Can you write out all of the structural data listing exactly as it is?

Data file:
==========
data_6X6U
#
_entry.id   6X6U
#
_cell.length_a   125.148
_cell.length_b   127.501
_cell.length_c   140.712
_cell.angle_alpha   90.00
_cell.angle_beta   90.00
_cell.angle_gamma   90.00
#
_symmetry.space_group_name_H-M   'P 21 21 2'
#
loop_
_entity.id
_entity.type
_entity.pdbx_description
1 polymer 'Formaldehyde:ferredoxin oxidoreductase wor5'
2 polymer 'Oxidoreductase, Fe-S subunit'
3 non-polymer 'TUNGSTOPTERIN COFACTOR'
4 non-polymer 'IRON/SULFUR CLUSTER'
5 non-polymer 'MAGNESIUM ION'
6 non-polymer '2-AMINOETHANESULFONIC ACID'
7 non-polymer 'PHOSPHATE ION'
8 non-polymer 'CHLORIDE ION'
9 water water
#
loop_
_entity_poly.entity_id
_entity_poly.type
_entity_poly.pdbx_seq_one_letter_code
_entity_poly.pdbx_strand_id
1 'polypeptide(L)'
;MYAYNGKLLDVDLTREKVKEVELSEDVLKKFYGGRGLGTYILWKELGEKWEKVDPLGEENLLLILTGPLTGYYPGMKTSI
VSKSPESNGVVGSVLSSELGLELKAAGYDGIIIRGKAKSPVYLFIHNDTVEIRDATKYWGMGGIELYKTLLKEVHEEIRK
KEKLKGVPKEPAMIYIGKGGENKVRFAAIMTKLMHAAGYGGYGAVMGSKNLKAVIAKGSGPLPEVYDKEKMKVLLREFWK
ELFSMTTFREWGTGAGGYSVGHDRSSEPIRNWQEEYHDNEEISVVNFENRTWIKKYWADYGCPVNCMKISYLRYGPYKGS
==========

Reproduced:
data_6X6U
#
_entry.id   6X6U
#
_cell.length_a   125.148
_cell.length_b   127.501
_cell.length_c   140.712
_cell.angle_alpha   90.00
_cell.angle_beta   90.00
_cell.angle_gamma   90.00
#
_symmetry.space_group_name_H-M   'P 21 21 2'
#
loop_
_entity.id
_entity.type
_entity.pdbx_description
1 polymer 'Formaldehyde:ferredoxin oxidoreductase wor5'
2 polymer 'Oxidoreductase, Fe-S subunit'
3 non-polymer 'TUNGSTOPTERIN COFACTOR'
4 non-polymer 'IRON/SULFUR CLUSTER'
5 non-polymer 'MAGNESIUM ION'
6 non-polymer '2-AMINOETHANESULFONIC ACID'
7 non-polymer 'PHOSPHATE ION'
8 non-polymer 'CHLORIDE ION'
9 water water
#
loop_
_entity_poly.entity_id
_entity_poly.type
_entity_poly.pdbx_seq_one_letter_code
_entity_poly.pdbx_strand_id
1 'polypeptide(L)'
;MYAYNGKLLDVDLTREKVKEVELSEDVLKKFYGGRGLGTYILWKELGEKWEKVDPLGEENLLLILTGPLTGYYPGMKTSI
VSKSPESNGVVGSVLSSELGLELKAAGYDGIIIRGKAKSPVYLFIHNDTVEIRDATKYWGMGGIELYKTLLKEVHEEIRK
KEKLKGVPKEPAMIYIGKGGENKVRFAAIMTKLMHAAGYGGYGAVMGSKNLKAVIAKGSGPLPEVYDKEKMKVLLREFWK
ELFSMTTFREWGTGAGGYSVGHDRSSEPIRNWQEEYHDNEEISVVNFENRTWIKKYWADYGCPVNCMKISYLRYGPYKGS